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Weekly Market Report

22 Dec 2020

21 December 2020

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The Market Last Week

Global equities ended mostly firmer last week, amid Brexit optimism and US stimulus hopes.


UK Markets ended the week in negative territory, amid worries over new Tier 3 lockdown restrictions in parts of London.

The DCLG house price index climbed on an annual basis in October.

The Markit manufacturing PMI climbed more-than-expected in December.

The GfK consumer confidence improved in December.

In the UK, average earnings including bonus advanced more than market consensus in October.

Retail sales fell less than market consensus in November.

UK’s non-seasonally adjusted output producer price index (PPI) fell less than market anticipations in November.

UK’s consumer price inflation weakened to a three-month low in November.

The retail price index dropped in November.

The Markit services PMI rose less-than-expected in December.

UK’s ILO unemployment rate rose to its highest level since 2016 in October.




European Markets ended the week on a positive footing, amid continued optimism over post-Brexit trade deal.

Eurozone’s industrial production grew at its fastest pace in three months in October.

Eurozone’s trade surplus widened in October.

Eurozone’s Markit manufacturing PMI rose in December.

Eurozone’s Markit services PMI jumped in December.

Eurozone’s current account surplus widened in October.

Eurozone’s seasonally adjusted construction output rose on a monthly basis in October.

Eurozone’s consumer prices declined for a fourth straight month in November.

Germany’s PPI dropped less-than-expected in November.

Germany’s Ifo business climate index unexpectedly advanced in December.

Germany’s Ifo current assessment index improved in December.

Germany’s Markit manufacturing PMI rose to 3-year high in December.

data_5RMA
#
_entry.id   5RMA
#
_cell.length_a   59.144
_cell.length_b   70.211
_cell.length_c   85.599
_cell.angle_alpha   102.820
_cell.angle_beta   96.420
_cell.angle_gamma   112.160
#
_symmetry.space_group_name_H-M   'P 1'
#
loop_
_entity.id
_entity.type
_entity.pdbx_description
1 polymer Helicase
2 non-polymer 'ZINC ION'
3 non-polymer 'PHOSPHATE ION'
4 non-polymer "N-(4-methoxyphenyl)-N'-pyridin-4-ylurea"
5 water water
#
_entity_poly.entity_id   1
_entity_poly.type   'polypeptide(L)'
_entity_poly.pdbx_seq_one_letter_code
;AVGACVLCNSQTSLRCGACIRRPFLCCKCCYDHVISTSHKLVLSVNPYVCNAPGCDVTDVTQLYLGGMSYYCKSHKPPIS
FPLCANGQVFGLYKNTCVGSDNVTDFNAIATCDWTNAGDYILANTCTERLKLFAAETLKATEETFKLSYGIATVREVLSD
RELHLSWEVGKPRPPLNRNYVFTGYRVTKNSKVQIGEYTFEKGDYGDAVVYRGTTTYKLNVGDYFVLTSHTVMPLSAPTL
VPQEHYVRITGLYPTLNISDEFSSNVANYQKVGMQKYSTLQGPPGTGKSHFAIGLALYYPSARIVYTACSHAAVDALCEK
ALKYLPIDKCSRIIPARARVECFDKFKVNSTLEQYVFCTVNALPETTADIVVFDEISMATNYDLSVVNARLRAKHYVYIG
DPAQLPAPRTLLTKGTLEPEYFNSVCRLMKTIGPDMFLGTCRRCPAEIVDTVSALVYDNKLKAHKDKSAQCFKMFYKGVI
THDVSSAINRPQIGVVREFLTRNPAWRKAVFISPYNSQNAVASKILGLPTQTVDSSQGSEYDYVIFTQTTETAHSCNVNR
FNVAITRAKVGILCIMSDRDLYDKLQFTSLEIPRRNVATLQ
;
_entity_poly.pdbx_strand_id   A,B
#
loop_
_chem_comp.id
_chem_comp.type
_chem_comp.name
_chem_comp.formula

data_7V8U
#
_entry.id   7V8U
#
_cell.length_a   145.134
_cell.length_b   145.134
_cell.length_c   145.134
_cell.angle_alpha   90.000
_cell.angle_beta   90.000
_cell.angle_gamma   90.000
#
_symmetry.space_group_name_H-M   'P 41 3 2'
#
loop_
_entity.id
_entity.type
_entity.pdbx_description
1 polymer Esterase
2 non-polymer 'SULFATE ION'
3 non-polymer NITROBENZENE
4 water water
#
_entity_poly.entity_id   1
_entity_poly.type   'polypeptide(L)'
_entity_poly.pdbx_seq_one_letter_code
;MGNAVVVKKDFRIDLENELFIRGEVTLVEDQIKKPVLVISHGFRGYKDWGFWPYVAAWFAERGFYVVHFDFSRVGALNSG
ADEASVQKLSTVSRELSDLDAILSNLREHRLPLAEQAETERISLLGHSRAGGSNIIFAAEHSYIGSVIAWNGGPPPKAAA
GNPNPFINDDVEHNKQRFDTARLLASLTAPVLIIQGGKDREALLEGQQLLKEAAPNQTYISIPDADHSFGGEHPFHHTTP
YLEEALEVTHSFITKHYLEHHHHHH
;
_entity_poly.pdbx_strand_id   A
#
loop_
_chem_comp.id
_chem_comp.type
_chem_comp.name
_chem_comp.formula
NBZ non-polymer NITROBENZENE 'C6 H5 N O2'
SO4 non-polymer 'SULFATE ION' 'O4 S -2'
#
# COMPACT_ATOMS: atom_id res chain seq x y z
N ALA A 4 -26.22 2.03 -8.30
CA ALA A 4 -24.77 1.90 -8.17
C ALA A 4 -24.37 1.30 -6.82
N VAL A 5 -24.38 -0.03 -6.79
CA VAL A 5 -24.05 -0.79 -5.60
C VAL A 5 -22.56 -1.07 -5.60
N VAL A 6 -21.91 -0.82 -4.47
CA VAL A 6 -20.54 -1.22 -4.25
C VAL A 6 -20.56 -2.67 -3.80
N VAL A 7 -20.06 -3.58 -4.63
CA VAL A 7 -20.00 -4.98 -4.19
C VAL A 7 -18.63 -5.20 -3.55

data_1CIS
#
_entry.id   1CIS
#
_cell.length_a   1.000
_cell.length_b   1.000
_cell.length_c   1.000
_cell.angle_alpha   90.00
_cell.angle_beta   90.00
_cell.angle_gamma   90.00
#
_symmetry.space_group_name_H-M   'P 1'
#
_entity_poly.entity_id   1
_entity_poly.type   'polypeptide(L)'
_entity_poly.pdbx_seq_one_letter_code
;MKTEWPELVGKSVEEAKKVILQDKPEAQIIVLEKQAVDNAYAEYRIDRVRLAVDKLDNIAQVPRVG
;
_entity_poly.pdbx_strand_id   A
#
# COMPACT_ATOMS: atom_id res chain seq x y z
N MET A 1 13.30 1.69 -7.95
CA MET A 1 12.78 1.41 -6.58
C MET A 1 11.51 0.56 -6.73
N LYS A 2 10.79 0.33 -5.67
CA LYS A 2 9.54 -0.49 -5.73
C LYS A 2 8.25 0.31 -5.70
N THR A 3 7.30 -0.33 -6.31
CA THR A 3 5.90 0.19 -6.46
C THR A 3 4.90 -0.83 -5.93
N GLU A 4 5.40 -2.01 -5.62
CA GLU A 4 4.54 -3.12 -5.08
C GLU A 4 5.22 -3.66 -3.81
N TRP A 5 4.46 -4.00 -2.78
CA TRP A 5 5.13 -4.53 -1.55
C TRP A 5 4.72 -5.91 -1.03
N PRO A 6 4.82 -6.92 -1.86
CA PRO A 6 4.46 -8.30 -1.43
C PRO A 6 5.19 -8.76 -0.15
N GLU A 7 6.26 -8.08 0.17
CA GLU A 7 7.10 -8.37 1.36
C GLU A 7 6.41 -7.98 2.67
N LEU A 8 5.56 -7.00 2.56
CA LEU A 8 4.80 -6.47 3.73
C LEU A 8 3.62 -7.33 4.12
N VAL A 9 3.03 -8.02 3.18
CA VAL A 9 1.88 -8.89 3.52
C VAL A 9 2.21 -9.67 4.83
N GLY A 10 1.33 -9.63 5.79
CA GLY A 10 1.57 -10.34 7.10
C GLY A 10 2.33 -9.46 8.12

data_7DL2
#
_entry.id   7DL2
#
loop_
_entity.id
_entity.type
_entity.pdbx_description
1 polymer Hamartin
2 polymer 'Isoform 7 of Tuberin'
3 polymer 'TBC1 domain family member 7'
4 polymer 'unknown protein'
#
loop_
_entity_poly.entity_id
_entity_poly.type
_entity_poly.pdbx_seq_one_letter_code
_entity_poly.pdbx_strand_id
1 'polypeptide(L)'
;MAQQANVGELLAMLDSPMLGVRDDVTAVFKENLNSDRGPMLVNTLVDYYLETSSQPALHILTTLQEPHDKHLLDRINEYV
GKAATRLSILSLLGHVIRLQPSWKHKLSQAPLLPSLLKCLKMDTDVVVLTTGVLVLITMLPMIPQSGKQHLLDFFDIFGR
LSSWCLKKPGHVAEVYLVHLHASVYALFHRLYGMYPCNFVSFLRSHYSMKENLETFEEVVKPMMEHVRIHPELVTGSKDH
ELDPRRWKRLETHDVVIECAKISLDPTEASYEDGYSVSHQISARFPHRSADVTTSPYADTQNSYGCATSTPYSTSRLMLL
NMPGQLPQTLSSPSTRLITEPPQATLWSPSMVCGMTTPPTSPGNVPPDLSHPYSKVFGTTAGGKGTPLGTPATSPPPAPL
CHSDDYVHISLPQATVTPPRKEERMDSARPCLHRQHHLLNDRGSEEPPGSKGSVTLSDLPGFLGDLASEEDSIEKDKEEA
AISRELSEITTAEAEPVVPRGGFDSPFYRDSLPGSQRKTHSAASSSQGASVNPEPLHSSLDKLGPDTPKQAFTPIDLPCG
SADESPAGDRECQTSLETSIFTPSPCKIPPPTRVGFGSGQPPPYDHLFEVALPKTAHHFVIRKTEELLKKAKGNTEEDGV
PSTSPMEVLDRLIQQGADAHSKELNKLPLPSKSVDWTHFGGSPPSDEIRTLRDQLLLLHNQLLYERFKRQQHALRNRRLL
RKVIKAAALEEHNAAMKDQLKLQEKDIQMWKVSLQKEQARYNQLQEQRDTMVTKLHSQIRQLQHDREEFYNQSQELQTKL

Germany’s Markit services PMI unexpectedly advanced in December.




US Markets ended the week in green, as the US Federal Reserve pledged to keep interest rates near zero and on stimulus expectations.

US industrial production advanced more-than-anticipated on a monthly basis in November.

The Markit manufacturing PMI dropped less than market forecast in December.

Housing starts rose for a third consecutive month in November.

Building permits advanced to a 14-year high in November.

Business inventories climbed more-than-anticipated in October.

The MBA mortgage application rose on a weekly basis in the week ended in 11 December 2020.

The leading indicator climbed more than market forecast in November.

Current account deficit widened less than market anticipations in 3Q20.

The Markit services PMI fell in December.

Retail sales fell for the first time in seven months in November.

The NY Empire state manufacturing index declined more than market anticipations in December.

Initial jobless claims unexpectedly climbed to a 3-month high in the week ended 11 December 2020.

The Philadelphia Fed manufacturing index eased in December.

The NAHB housing market index fell more than market expectations in December.

The Federal Reserve (Fed) kept its key interest rate unchanged at 0.25%, as widely expected. Further, the central bank reiterated that it will keep buying government bonds until substantial further progress has been made toward the Committee’s maximum employment and price stability goals. Moreover, the Fed raised its outlook for 2021 and stated that it expects GDP at 4.2% compared to 4% previously and 3.2% in 2022 against 3.0%.